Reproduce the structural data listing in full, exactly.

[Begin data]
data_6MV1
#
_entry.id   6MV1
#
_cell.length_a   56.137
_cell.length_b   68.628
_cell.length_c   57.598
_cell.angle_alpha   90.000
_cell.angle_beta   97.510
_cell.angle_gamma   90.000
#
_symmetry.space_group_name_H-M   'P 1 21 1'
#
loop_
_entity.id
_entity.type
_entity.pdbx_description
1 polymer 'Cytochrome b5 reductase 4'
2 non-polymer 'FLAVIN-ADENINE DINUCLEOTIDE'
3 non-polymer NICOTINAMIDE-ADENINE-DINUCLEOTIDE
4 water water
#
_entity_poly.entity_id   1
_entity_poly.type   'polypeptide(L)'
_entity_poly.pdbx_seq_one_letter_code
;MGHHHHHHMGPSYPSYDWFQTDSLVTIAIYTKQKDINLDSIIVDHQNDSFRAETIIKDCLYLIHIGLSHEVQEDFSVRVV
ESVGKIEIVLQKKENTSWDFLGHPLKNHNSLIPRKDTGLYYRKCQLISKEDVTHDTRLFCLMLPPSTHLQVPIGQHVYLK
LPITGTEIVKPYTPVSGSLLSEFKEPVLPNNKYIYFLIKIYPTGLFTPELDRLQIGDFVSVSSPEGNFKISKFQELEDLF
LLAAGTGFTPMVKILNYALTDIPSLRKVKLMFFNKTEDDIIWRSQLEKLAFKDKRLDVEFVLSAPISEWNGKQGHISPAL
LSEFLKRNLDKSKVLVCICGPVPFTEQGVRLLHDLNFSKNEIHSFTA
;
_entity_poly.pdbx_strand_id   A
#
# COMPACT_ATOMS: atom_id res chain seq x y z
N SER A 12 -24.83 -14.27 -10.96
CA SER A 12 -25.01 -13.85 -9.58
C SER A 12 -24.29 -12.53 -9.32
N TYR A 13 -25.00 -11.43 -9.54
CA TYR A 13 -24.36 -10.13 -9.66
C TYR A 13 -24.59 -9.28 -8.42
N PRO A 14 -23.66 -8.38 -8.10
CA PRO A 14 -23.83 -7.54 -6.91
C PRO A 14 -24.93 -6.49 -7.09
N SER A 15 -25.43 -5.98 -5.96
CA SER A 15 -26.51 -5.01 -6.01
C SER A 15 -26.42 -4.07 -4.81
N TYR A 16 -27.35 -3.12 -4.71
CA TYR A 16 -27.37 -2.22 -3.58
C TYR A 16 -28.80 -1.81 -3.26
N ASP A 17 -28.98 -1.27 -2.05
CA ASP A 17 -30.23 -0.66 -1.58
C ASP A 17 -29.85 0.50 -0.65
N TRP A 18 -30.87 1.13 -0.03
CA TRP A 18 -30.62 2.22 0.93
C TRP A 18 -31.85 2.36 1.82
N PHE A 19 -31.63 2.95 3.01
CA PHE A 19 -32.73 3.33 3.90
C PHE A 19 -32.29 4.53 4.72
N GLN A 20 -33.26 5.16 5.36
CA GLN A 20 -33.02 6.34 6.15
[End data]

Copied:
data_6MV1
#
_entry.id   6MV1
#
_cell.length_a   56.137
_cell.length_b   68.628
_cell.length_c   57.598
_cell.angle_alpha   90.000
_cell.angle_beta   97.510
_cell.angle_gamma   90.000
#
_symmetry.space_group_name_H-M   'P 1 21 1'
#
loop_
_entity.id
_entity.type
_entity.pdbx_description
1 polymer 'Cytochrome b5 reductase 4'
2 non-polymer 'FLAVIN-ADENINE DINUCLEOTIDE'
3 non-polymer NICOTINAMIDE-ADENINE-DINUCLEOTIDE
4 water water
#
_entity_poly.entity_id   1
_entity_poly.type   'polypeptide(L)'
_entity_poly.pdbx_seq_one_letter_code
;MGHHHHHHMGPSYPSYDWFQTDSLVTIAIYTKQKDINLDSIIVDHQNDSFRAETIIKDCLYLIHIGLSHEVQEDFSVRVV
ESVGKIEIVLQKKENTSWDFLGHPLKNHNSLIPRKDTGLYYRKCQLISKEDVTHDTRLFCLMLPPSTHLQVPIGQHVYLK
LPITGTEIVKPYTPVSGSLLSEFKEPVLPNNKYIYFLIKIYPTGLFTPELDRLQIGDFVSVSSPEGNFKISKFQELEDLF
LLAAGTGFTPMVKILNYALTDIPSLRKVKLMFFNKTEDDIIWRSQLEKLAFKDKRLDVEFVLSAPISEWNGKQGHISPAL
LSEFLKRNLDKSKVLVCICGPVPFTEQGVRLLHDLNFSKNEIHSFTA
;
_entity_poly.pdbx_strand_id   A
#
# COMPACT_ATOMS: atom_id res chain seq x y z
N SER A 12 -24.83 -14.27 -10.96
CA SER A 12 -25.01 -13.85 -9.58
C SER A 12 -24.29 -12.53 -9.32
N TYR A 13 -25.00 -11.43 -9.54
CA TYR A 13 -24.36 -10.13 -9.66
C TYR A 13 -24.59 -9.28 -8.42
N PRO A 14 -23.66 -8.38 -8.10
CA PRO A 14 -23.83 -7.54 -6.91
C PRO A 14 -24.93 -6.49 -7.09
N SER A 15 -25.43 -5.98 -5.96
CA SER A 15 -26.51 -5.01 -6.01
C SER A 15 -26.42 -4.07 -4.81
N TYR A 16 -27.35 -3.12 -4.71
CA TYR A 16 -27.37 -2.22 -3.58
C TYR A 16 -28.80 -1.81 -3.26
N ASP A 17 -28.98 -1.27 -2.05
CA ASP A 17 -30.23 -0.66 -1.58
C ASP A 17 -29.85 0.50 -0.65
N TRP A 18 -30.87 1.13 -0.03
CA TRP A 18 -30.62 2.22 0.93
C TRP A 18 -31.85 2.36 1.82
N PHE A 19 -31.63 2.95 3.01
CA PHE A 19 -32.73 3.33 3.90
C PHE A 19 -32.29 4.53 4.72
N GLN A 20 -33.26 5.16 5.36
CA GLN A 20 -33.02 6.34 6.15